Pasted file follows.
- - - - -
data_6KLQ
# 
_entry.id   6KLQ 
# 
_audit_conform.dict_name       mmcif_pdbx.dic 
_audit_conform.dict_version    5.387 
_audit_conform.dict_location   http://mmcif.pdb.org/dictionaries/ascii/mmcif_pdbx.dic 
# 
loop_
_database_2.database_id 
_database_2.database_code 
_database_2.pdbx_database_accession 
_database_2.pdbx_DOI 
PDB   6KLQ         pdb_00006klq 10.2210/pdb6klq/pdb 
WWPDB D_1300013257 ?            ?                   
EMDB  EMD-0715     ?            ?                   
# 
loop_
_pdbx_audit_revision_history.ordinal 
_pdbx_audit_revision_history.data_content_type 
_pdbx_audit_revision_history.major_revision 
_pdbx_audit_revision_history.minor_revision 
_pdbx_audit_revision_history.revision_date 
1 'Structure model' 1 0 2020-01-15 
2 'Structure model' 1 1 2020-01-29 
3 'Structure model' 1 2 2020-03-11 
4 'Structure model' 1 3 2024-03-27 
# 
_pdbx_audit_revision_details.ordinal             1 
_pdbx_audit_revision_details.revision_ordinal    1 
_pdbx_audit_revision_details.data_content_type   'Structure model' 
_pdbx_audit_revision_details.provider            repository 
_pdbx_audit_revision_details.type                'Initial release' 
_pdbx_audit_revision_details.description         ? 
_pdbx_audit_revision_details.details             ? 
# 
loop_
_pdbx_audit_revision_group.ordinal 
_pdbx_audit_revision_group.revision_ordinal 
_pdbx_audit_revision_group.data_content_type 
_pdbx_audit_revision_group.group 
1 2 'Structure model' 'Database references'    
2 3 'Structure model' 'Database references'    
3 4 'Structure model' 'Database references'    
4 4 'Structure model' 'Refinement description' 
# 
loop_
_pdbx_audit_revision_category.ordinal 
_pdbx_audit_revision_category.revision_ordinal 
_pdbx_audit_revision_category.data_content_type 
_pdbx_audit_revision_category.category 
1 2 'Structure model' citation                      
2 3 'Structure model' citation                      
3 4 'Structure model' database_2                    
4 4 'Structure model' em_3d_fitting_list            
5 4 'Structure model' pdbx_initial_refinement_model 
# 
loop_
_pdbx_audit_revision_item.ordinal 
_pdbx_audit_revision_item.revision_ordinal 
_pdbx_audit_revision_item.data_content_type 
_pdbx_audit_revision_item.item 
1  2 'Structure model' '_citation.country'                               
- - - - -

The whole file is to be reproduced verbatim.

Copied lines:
data_6KLQ
# 
_entry.id   6KLQ 
# 
_audit_conform.dict_name       mmcif_pdbx.dic 
_audit_conform.dict_version    5.387 
_audit_conform.dict_location   http://mmcif.pdb.org/dictionaries/ascii/mmcif_pdbx.dic 
# 
loop_
_database_2.database_id 
_database_2.database_code 
_database_2.pdbx_database_accession 
_database_2.pdbx_DOI 
PDB   6KLQ         pdb_00006klq 10.2210/pdb6klq/pdb 
WWPDB D_1300013257 ?            ?                   
EMDB  EMD-0715     ?            ?                   
# 
loop_
_pdbx_audit_revision_history.ordinal 
_pdbx_audit_revision_history.data_content_type 
_pdbx_audit_revision_history.major_revision 
_pdbx_audit_revision_history.minor_revision 
_pdbx_audit_revision_history.revision_date 
1 'Structure model' 1 0 2020-01-15 
2 'Structure model' 1 1 2020-01-29 
3 'Structure model' 1 2 2020-03-11 
4 'Structure model' 1 3 2024-03-27 
# 
_pdbx_audit_revision_details.ordinal             1 
_pdbx_audit_revision_details.revision_ordinal    1 
_pdbx_audit_revision_details.data_content_type   'Structure model' 
_pdbx_audit_revision_details.provider            repository 
_pdbx_audit_revision_details.type                'Initial release' 
_pdbx_audit_revision_details.description         ? 
_pdbx_audit_revision_details.details             ? 
# 
loop_
_pdbx_audit_revision_group.ordinal 
_pdbx_audit_revision_group.revision_ordinal 
_pdbx_audit_revision_group.data_content_type 
_pdbx_audit_revision_group.group 
1 2 'Structure model' 'Database references'    
2 3 'Structure model' 'Database references'    
3 4 'Structure model' 'Database references'    
4 4 'Structure model' 'Refinement description' 
# 
loop_
_pdbx_audit_revision_category.ordinal 
_pdbx_audit_revision_category.revision_ordinal 
_pdbx_audit_revision_category.data_content_type 
_pdbx_audit_revision_category.category 
1 2 'Structure model' citation                      
2 3 'Structure model' citation                      
3 4 'Structure model' database_2                    
4 4 'Structure model' em_3d_fitting_list            
5 4 'Structure model' pdbx_initial_refinement_model 
# 
loop_
_pdbx_audit_revision_item.ordinal 
_pdbx_audit_revision_item.revision_ordinal 
_pdbx_audit_revision_item.data_content_type 
_pdbx_audit_revision_item.item 
1  2 'Structure model' '_citation.country'                               